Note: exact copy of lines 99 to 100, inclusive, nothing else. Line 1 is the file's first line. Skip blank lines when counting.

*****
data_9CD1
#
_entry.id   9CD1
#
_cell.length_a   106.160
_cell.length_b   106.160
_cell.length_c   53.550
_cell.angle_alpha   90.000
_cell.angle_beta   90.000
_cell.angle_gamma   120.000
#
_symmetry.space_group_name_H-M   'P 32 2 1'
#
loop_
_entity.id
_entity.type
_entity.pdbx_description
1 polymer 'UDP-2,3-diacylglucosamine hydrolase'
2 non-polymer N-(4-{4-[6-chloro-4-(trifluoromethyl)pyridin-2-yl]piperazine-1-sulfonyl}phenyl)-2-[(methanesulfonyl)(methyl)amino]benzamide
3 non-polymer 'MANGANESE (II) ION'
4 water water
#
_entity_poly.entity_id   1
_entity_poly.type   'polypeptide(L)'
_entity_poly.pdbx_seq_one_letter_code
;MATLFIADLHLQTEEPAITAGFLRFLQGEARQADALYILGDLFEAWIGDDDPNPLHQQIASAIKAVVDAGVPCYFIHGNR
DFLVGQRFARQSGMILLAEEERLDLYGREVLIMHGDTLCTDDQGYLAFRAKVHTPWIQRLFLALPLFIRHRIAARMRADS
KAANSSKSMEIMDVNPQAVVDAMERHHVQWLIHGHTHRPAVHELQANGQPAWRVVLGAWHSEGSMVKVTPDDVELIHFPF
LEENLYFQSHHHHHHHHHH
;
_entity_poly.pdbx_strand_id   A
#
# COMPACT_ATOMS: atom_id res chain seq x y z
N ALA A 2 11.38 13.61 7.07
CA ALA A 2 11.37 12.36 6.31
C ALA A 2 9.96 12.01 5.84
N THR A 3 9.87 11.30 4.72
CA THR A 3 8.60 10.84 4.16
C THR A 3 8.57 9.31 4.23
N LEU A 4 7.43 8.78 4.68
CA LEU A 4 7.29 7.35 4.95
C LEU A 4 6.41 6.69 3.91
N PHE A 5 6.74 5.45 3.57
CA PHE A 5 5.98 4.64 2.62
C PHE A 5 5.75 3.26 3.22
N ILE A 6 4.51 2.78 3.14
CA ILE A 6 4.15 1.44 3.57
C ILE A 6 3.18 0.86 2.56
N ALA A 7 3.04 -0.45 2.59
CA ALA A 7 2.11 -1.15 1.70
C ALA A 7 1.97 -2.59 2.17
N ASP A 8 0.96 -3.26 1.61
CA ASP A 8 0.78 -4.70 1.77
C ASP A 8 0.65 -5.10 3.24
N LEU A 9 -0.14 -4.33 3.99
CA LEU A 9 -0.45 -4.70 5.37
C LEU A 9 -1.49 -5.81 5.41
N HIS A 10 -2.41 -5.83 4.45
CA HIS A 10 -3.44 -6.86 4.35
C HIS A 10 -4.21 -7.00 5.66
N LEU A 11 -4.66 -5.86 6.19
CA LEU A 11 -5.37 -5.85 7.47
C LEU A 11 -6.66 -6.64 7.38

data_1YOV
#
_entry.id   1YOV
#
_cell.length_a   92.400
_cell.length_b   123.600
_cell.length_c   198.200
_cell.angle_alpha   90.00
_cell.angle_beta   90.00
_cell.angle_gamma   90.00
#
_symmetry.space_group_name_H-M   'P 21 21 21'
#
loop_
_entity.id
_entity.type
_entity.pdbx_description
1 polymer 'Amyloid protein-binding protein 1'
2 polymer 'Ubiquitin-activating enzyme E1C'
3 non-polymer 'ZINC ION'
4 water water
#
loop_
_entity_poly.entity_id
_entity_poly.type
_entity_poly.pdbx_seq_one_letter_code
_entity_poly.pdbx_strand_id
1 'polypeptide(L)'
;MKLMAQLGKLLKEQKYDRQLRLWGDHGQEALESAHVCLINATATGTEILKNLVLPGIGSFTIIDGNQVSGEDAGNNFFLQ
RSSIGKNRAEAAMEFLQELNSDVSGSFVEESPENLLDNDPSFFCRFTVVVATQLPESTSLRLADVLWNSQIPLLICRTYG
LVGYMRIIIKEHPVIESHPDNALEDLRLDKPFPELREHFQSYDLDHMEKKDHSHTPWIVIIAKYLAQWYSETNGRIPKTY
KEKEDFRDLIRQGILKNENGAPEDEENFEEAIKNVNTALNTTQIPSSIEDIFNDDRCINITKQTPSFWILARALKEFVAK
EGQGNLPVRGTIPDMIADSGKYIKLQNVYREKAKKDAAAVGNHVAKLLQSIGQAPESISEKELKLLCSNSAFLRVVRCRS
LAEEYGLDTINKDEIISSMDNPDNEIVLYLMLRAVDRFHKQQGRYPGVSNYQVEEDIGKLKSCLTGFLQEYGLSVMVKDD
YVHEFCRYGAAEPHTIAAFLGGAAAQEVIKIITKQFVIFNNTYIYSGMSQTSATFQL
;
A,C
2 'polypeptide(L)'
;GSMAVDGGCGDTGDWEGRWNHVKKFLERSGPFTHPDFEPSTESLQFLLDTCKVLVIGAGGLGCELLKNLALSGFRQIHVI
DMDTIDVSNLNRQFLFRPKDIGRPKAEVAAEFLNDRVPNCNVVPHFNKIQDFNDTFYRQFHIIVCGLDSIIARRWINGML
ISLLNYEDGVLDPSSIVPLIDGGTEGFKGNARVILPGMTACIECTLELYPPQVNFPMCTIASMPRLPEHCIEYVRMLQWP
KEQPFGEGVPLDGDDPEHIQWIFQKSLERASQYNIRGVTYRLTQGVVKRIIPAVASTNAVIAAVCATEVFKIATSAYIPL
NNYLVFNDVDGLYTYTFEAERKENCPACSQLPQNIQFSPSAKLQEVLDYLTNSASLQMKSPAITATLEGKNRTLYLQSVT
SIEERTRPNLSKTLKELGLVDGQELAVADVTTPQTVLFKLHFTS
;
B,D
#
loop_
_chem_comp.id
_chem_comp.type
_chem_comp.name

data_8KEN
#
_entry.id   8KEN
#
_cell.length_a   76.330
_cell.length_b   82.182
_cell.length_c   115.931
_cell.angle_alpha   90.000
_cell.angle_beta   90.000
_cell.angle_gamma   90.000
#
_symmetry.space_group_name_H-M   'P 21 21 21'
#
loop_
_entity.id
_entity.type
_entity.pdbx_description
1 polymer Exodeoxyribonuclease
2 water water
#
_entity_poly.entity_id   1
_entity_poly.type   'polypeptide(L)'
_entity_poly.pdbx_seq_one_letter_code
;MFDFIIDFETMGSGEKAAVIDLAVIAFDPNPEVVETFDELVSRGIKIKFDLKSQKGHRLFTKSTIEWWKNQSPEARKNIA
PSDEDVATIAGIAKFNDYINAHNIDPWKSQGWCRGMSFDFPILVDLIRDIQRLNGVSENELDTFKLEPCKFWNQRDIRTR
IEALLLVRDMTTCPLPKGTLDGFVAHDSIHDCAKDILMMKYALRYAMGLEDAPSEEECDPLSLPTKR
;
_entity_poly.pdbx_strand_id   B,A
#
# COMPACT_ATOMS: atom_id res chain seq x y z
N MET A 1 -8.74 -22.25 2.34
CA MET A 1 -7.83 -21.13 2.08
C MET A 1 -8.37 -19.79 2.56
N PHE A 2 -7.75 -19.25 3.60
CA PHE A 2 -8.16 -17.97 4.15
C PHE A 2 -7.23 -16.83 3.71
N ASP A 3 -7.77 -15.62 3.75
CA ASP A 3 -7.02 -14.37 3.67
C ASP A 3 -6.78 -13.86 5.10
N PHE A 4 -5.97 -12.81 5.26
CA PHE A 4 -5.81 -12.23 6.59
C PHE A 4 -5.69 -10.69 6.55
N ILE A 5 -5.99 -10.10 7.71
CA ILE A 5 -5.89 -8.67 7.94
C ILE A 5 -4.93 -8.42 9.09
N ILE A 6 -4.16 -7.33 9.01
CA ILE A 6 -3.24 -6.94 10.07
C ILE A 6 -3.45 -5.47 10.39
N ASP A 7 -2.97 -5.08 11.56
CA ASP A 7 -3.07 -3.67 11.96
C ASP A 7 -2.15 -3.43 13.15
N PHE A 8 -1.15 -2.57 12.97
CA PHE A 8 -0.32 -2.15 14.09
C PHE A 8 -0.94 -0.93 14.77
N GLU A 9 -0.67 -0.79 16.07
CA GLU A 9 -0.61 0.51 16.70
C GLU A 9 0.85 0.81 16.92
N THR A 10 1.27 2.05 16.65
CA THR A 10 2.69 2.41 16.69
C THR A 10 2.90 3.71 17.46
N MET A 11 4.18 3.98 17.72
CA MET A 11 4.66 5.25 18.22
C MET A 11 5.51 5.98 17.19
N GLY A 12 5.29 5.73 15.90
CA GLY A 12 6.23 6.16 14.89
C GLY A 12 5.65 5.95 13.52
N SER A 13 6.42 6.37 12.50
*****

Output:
;
A,C